Nashita Ahmed, 15, was among the first students to start year-round schooling in kindergarten at Roberta Bondar Public School. She now attends high school and has had to switch to a traditional calendar, where summer vacation is longer but there are fewer breaks throughout the year. (Nicole Ireland/CBC News)

Alberta, on the other hand, has 129 schools on a year-round calendar, by far the largest number of any province or territory. Ontario has 12.

Jacki McLaren, principal of Taradale School in Calgary, says the key to successfully introducing a year-round school to a community is consultation with parents beforehand.  

Many parents see the benefit of "maintaining momentum and the rhythm of the year," she said. 

​When British Columbia changed its legislation in 2012 to allow individual districts to set their own school calendars, school boards consulted with parents to gauge their interest in year-round schooling. 

"Perhaps surprisingly to some, the appetite hasn't really been there," said Glen Hansman, president of the B.C. Teachers' Federation, noting that some teachers would choose to work in year-round schools, depending on their family circumstances and lifestyles.

According to the B.C. Ministry of Education, only five out of the province's roughly 1,600 schools have adopted the year-round calendar.  

"Canadian families by and large still like their summer vacations and the family bonding and opportunities that go along with it," Hansman said.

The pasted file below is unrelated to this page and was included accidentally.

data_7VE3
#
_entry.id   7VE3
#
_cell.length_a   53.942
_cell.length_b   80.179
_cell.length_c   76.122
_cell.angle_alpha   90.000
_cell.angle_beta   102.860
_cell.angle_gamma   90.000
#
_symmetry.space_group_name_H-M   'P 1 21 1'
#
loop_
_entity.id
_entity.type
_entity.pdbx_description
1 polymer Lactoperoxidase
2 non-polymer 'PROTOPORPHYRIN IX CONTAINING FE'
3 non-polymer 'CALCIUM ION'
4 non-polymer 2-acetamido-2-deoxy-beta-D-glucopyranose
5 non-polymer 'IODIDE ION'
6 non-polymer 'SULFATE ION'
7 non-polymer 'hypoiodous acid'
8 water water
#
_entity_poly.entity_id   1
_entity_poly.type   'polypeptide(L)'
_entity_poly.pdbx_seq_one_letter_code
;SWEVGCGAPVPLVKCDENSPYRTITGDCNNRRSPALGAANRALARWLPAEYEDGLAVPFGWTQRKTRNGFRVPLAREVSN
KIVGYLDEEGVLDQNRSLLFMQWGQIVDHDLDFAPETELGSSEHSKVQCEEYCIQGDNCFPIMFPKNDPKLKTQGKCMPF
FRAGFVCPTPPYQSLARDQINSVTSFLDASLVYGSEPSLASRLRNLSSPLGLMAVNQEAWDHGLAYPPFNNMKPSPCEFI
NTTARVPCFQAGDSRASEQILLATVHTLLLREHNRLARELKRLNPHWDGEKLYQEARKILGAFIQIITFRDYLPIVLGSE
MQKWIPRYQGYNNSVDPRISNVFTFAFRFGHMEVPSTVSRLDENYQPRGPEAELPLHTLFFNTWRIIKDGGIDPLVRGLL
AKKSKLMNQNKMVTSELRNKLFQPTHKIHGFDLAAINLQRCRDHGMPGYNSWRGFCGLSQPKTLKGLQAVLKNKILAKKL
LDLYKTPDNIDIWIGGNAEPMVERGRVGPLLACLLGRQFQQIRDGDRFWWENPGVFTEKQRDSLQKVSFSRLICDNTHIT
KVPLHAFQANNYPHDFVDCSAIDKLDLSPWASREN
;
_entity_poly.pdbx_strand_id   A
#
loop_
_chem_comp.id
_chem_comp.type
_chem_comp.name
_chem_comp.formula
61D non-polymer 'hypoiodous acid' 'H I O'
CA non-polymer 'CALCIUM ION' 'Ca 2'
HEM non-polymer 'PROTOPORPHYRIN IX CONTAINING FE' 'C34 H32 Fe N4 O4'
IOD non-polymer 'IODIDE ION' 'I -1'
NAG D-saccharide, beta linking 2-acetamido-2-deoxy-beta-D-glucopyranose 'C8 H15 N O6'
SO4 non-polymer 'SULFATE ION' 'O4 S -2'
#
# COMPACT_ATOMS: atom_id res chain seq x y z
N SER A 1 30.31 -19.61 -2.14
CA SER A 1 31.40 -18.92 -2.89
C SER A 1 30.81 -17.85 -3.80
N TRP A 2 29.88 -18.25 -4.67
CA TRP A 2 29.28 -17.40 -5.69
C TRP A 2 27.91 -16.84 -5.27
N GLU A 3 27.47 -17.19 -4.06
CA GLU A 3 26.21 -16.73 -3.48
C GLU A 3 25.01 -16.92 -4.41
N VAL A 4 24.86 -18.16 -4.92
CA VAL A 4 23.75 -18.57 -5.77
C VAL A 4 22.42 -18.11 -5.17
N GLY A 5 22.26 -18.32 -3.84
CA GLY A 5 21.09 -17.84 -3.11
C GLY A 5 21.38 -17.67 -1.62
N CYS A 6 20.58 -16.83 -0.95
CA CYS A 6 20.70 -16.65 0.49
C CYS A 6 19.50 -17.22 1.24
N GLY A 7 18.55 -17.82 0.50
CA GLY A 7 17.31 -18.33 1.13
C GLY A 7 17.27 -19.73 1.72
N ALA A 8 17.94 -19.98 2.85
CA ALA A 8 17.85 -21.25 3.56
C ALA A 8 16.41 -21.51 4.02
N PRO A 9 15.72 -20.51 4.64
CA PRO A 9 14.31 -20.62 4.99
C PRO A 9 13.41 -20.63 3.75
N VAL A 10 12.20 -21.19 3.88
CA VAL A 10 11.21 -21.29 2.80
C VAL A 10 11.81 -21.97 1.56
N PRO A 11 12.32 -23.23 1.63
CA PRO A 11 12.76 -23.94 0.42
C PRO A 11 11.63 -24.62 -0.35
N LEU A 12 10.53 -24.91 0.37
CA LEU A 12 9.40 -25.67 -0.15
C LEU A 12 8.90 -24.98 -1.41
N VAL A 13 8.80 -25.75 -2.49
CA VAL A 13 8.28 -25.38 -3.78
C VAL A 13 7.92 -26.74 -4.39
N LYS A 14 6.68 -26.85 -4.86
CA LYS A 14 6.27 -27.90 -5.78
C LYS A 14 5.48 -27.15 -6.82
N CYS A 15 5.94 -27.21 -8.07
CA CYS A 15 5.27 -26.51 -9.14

Another issue, he said, would be access to child care for working parents during longer vacations throughout the year. 

Sheryl Johnston, principal of Roberta Bondar Public School, has experienced both traditional and year-round school calendars as a teacher and administrator. She says when her students returned from summer vacation in the traditional model, 'it took longer to be able to get right into teaching' because she would spend more time reviewing the curriculum and school routines. (Nicole Ireland/CBC)

"We're not at the point where the broader society would be able to operate where, let's say, a whole school district went to a year-round calendar system."

But that would never be the plan, said Roberta Bondar principal Sheryl Johnston. 

"I don't believe it would ever be the intention of a school board to have every school on this calendar," she said. 

"It's about choice."

Compares 2016-2017 Peel District School Board traditional elementary calendar with 2016-2017 Roberta Bondar Public School/Ray Lawson Public School modified calendar. Does not include PA days or other single-day holidays. (Natalie Holdway/CBC Graphics)

 

  

   

  

About the Author

Nicole Ireland is a CBC News journalist with a special interest in health and social justice stories. Based in Toronto, she has lived and worked in Thunder Bay, Ont.; Iqaluit, Nunavut; and Beirut, Lebanon.